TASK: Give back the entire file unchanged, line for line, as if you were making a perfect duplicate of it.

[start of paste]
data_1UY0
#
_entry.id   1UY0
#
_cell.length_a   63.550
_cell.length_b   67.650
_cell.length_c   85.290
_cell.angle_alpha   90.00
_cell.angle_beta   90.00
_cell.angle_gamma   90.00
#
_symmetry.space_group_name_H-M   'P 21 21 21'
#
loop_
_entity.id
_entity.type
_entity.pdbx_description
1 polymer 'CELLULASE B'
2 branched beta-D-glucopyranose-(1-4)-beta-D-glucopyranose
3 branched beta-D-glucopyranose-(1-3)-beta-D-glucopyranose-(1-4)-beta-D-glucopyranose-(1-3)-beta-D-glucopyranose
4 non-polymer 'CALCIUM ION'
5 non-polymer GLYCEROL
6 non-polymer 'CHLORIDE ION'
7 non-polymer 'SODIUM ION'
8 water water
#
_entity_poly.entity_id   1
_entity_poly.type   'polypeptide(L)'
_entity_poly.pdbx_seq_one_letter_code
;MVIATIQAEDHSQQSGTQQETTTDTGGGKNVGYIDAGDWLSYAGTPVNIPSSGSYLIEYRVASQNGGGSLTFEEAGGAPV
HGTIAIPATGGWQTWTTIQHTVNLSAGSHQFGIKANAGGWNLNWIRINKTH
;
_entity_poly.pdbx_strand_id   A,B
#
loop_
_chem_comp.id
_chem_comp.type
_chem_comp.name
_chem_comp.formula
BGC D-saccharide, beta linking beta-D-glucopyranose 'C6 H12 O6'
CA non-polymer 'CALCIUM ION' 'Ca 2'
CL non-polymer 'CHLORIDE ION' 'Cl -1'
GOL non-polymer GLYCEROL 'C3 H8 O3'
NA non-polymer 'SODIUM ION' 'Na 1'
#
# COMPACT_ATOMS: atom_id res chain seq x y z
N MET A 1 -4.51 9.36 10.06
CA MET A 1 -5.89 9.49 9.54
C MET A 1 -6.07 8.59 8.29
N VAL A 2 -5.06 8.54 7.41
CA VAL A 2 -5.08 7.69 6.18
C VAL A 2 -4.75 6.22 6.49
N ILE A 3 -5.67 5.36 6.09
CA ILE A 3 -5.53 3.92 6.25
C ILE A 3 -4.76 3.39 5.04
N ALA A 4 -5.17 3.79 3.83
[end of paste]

data_1UY0
#
_entry.id   1UY0
#
_cell.length_a   63.550
_cell.length_b   67.650
_cell.length_c   85.290
_cell.angle_alpha   90.00
_cell.angle_beta   90.00
_cell.angle_gamma   90.00
#
_symmetry.space_group_name_H-M   'P 21 21 21'
#
loop_
_entity.id
_entity.type
_entity.pdbx_description
1 polymer 'CELLULASE B'
2 branched beta-D-glucopyranose-(1-4)-beta-D-glucopyranose
3 branched beta-D-glucopyranose-(1-3)-beta-D-glucopyranose-(1-4)-beta-D-glucopyranose-(1-3)-beta-D-glucopyranose
4 non-polymer 'CALCIUM ION'
5 non-polymer GLYCEROL
6 non-polymer 'CHLORIDE ION'
7 non-polymer 'SODIUM ION'
8 water water
#
_entity_poly.entity_id   1
_entity_poly.type   'polypeptide(L)'
_entity_poly.pdbx_seq_one_letter_code
;MVIATIQAEDHSQQSGTQQETTTDTGGGKNVGYIDAGDWLSYAGTPVNIPSSGSYLIEYRVASQNGGGSLTFEEAGGAPV
HGTIAIPATGGWQTWTTIQHTVNLSAGSHQFGIKANAGGWNLNWIRINKTH
;
_entity_poly.pdbx_strand_id   A,B
#
loop_
_chem_comp.id
_chem_comp.type
_chem_comp.name
_chem_comp.formula
BGC D-saccharide, beta linking beta-D-glucopyranose 'C6 H12 O6'
CA non-polymer 'CALCIUM ION' 'Ca 2'
CL non-polymer 'CHLORIDE ION' 'Cl -1'
GOL non-polymer GLYCEROL 'C3 H8 O3'
NA non-polymer 'SODIUM ION' 'Na 1'
#
# COMPACT_ATOMS: atom_id res chain seq x y z
N MET A 1 -4.51 9.36 10.06
CA MET A 1 -5.89 9.49 9.54
C MET A 1 -6.07 8.59 8.29
N VAL A 2 -5.06 8.54 7.41
CA VAL A 2 -5.08 7.69 6.18
C VAL A 2 -4.75 6.22 6.49
N ILE A 3 -5.67 5.36 6.09
CA ILE A 3 -5.53 3.92 6.25
C ILE A 3 -4.76 3.39 5.04
N ALA A 4 -5.17 3.79 3.83